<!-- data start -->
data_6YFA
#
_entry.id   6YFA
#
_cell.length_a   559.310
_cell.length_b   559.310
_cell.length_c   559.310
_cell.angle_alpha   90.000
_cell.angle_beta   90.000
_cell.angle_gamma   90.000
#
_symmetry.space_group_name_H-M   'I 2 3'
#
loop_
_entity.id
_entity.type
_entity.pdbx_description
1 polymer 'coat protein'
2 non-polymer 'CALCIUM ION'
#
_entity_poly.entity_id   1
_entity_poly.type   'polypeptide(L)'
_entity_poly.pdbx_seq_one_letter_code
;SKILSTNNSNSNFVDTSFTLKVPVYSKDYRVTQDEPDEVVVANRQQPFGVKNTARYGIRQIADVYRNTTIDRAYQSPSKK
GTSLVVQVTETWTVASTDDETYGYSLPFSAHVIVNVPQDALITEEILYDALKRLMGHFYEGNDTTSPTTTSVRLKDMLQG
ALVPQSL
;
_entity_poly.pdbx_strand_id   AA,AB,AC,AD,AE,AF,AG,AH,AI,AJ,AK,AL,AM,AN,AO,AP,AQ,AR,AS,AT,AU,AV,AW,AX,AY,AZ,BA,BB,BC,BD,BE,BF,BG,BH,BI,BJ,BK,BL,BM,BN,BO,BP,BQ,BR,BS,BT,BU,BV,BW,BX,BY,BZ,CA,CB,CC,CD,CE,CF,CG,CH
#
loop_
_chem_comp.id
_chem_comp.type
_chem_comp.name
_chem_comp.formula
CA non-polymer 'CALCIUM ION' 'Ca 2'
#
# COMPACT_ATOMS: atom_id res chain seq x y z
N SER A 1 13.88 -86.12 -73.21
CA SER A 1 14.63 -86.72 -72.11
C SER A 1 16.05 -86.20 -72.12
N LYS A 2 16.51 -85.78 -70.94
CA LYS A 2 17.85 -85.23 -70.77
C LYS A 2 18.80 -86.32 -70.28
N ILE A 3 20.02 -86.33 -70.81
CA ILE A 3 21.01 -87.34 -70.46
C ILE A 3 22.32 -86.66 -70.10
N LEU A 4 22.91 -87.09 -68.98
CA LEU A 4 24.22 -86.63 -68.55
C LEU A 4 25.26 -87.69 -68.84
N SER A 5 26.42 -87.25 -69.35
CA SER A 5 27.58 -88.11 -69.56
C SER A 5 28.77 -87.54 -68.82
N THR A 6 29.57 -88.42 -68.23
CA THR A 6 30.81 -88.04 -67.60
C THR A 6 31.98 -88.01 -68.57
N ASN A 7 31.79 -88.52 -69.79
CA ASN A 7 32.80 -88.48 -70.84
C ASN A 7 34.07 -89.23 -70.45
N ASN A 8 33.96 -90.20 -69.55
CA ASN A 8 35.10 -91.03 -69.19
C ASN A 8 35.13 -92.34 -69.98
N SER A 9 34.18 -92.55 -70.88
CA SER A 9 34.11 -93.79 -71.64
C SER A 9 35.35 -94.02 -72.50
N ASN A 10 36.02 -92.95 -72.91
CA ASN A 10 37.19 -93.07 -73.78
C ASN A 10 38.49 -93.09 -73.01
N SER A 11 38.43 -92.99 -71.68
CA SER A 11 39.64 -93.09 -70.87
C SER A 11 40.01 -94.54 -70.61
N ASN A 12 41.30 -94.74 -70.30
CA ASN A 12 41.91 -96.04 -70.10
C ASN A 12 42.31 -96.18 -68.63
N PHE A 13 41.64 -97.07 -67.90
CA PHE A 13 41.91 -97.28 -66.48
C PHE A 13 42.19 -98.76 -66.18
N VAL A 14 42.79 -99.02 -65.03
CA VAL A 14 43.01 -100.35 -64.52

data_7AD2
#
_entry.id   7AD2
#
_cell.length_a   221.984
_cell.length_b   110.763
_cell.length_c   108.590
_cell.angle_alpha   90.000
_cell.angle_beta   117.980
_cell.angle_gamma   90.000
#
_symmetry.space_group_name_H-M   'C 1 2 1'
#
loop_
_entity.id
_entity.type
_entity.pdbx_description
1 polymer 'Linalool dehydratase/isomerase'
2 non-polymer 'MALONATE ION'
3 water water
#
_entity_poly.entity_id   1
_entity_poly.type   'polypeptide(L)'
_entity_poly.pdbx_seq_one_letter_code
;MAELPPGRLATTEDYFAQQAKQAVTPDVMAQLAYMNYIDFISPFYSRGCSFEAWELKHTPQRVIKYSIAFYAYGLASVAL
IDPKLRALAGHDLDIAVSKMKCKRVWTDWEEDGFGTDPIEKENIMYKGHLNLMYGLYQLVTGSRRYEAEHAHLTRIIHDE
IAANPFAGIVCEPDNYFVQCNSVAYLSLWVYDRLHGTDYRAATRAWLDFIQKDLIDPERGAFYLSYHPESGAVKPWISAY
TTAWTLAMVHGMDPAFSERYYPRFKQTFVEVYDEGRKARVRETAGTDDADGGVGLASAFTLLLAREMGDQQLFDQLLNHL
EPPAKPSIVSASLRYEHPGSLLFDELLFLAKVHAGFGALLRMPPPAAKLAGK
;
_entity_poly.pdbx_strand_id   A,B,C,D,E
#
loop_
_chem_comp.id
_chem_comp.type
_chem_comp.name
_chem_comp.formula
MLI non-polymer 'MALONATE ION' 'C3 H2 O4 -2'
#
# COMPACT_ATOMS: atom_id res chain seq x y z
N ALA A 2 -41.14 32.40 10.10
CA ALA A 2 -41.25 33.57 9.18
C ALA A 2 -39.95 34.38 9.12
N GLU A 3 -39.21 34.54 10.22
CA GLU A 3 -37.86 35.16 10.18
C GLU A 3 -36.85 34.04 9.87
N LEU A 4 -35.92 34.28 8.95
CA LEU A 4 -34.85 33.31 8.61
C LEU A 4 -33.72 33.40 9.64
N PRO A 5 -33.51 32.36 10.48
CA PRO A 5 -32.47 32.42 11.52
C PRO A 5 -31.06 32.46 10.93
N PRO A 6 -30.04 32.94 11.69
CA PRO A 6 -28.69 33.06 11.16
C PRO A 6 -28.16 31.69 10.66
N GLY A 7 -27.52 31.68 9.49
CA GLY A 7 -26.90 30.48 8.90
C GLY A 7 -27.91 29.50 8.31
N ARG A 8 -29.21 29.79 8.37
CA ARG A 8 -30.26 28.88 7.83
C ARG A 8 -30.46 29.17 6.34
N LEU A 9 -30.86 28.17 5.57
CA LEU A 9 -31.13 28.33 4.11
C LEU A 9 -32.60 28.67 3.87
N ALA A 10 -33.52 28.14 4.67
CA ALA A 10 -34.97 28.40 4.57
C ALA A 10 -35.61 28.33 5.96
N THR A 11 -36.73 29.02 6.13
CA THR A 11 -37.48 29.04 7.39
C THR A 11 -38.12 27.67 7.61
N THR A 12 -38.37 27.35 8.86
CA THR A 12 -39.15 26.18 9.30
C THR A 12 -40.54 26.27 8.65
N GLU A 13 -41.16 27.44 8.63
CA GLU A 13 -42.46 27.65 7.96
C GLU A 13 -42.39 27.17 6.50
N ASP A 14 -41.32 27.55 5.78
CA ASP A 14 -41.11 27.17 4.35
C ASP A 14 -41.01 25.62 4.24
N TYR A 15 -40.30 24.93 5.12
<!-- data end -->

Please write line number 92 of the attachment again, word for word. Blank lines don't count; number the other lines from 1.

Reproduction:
loop_